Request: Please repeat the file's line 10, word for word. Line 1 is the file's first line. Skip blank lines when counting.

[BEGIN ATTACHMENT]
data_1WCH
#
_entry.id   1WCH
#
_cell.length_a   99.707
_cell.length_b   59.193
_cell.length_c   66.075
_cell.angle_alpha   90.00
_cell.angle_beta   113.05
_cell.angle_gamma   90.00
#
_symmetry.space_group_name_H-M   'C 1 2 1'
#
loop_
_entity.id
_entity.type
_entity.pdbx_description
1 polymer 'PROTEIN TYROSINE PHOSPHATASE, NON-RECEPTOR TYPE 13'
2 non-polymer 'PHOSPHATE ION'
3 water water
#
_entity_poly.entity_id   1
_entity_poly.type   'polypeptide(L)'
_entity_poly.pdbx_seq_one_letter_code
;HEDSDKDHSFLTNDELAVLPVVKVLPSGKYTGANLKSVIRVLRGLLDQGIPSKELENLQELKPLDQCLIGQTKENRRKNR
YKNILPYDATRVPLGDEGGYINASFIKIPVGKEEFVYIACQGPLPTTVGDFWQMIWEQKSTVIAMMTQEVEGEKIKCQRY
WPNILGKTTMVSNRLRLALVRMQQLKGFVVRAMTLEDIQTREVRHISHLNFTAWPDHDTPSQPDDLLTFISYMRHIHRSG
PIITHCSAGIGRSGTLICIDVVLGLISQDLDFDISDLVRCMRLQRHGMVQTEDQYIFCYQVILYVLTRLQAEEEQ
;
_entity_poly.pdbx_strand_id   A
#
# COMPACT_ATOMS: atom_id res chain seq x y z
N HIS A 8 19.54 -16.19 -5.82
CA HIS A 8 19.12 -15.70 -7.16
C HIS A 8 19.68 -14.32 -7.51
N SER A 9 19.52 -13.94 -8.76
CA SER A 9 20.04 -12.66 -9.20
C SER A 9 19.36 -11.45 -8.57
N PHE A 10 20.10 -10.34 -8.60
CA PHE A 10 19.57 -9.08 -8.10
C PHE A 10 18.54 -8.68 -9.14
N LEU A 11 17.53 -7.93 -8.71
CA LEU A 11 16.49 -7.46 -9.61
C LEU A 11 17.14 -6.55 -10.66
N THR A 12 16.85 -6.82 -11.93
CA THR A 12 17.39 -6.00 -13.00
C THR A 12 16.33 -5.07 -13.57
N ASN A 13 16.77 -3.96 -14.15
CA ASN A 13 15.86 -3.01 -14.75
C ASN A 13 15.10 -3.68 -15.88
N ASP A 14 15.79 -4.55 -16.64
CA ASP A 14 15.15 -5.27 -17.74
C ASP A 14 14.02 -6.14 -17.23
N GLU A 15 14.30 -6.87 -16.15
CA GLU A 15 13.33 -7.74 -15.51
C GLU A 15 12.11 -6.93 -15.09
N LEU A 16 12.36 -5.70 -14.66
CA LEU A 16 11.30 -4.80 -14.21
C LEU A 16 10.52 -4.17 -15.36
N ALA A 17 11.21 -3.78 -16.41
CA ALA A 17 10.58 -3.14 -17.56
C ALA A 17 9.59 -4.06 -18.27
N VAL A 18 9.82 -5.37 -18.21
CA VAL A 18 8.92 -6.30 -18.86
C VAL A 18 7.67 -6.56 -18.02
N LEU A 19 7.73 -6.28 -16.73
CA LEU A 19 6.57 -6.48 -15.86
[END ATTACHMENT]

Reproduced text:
_cell.angle_gamma   90.00